You don't build a DVD menu in AE, you build the pieces that are assembled in an authoring program like Encore. If you are building any project now days it's best if you work in HD and export your SD version after you complete the project. This gives you BluRay and DVD capability from the same material. If your original footage is SD then you may or may not want to think of scaling it up.
The best option is always to work in the Square Pixel equivalent Comp size in AE and export DV/NTSC Square Pixel or DV/PAL production masters in a lossless format for compressing in Encore. You can compress your edited film using the DVD presets in Adobe Media Encoder if you like or you can render a production master from Premiere Pro to a lossless or nearly lossless format.
Handling audio, Dolby Mixes, final color grading and assembling the project is all part of a fully produced film so you'll have to read up on those aspects of the project.
There are lots of training materials for Encore on how to set up chapters and other things.
Answering all 5 of your questions in a single forum post would be like condensing a full semester of undergraduate study in film production into a couple of paragraphs. You have a lot to learn. Jut bite of little pieces and ask one question at a time about the things you don't understand.
What Rick said - you are completely looking in the wrong place. Beyond creating the graphics, AE has nothing to do with creating a DVD.
Yes, I understand I'm a complete novice when dealing with this. Is there another forum or link you can give me where my questions would have some significance?
You are right. I do not understand this software. I'm in a crunch trying to finish a project and thought I could receive some help or guidance on this forum. It's just a lot I'm trying to figure out right now. Basically the project is done and I'm just trying to figure out how to add subtitles then create the project into a DVD.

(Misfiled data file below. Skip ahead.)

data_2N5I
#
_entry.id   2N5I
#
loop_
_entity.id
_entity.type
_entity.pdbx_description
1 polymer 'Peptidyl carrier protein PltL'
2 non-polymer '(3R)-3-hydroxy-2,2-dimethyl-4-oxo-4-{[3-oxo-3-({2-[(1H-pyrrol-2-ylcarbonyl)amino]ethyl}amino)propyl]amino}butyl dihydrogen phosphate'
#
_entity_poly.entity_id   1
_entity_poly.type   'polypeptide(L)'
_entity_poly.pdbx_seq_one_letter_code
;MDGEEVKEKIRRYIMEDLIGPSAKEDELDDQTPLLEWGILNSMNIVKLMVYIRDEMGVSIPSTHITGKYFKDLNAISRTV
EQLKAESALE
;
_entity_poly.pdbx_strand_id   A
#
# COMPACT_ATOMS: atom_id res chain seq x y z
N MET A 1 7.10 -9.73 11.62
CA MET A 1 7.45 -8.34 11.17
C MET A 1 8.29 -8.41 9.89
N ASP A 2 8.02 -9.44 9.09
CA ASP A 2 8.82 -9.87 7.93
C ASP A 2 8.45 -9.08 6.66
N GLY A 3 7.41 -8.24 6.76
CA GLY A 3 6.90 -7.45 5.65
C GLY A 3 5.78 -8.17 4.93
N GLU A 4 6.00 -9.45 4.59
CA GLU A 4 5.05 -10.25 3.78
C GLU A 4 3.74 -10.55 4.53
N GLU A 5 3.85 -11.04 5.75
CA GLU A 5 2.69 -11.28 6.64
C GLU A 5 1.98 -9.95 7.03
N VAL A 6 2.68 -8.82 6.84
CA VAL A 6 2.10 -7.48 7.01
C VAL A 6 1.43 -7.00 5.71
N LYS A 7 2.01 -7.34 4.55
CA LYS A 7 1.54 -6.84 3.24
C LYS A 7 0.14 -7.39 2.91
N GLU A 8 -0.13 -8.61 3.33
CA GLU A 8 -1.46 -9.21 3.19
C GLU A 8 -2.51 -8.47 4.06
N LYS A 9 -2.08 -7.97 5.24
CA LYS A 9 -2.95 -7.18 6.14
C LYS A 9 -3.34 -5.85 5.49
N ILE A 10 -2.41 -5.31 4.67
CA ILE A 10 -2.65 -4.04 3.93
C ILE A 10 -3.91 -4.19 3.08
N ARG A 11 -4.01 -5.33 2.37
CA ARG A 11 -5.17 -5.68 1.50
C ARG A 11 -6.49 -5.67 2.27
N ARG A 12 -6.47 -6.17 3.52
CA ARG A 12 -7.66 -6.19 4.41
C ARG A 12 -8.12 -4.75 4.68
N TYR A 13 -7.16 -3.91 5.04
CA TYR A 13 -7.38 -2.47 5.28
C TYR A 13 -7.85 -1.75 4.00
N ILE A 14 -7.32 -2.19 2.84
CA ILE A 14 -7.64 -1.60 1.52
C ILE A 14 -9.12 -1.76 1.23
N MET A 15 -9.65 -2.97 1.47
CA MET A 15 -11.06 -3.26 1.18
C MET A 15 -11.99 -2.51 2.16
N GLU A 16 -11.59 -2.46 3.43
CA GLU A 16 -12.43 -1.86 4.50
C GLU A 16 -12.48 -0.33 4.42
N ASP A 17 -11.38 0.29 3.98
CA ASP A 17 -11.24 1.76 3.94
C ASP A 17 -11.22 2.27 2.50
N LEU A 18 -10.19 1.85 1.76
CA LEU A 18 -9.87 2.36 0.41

I will take these questions elsewhere for time being.
Tim Givens wrote:
What is the basic difference between Premiere/Encore/AE?
Premiere is an NLE (non-linear editor). This means you use it to edit shots together to tell your story.
After Effects is a compositing and motion graphics application. This means you use it to make graphics or to create special effect shots. (You can also use it for some more advanced color grading.)
Encore is a Blu-ray and DVD authoring application. You use it to create a disc with menus and some mild interactivity.
Shots and graphics from After Effects along with shots directly from a camera are put together in a timeline in Premiere which is then brought into Encore to create the final disc. Does that make sense?
(I left out Audition, Photoshop, Illustrator, SpeedGrade, and the Adobe Media Encoder, but they're all possibly used in a post-production workflow as well. Illustrator to make vector graphic assets to be animated, Photoshop for creating clean plates or matte paintings, Audition for audio tweaking or audio editing, SpeedGrade for color grading, and the Adobe Media Encoder for making the final file to be put on disc or delivered via the web.)
Tim Givens wrote:
Basically the project is done and I'm just trying to figure out how to add subtitles then create the project into a DVD.
As others have said, neither of these can be done in After Effects, but thanks for stopping by the forum!
Go to the Encore forum,
I'll see you there...
Adobe did promote making DVD menus in AE for a bit (e.g., button creation), but it never made much sense to me as a workflow. AE is often used to create the motion background for a motion menu, and Encore has a sort of dynamic link to AE that sends the psd menu to AE as a composition. But you need to understand the Encore end before you go there.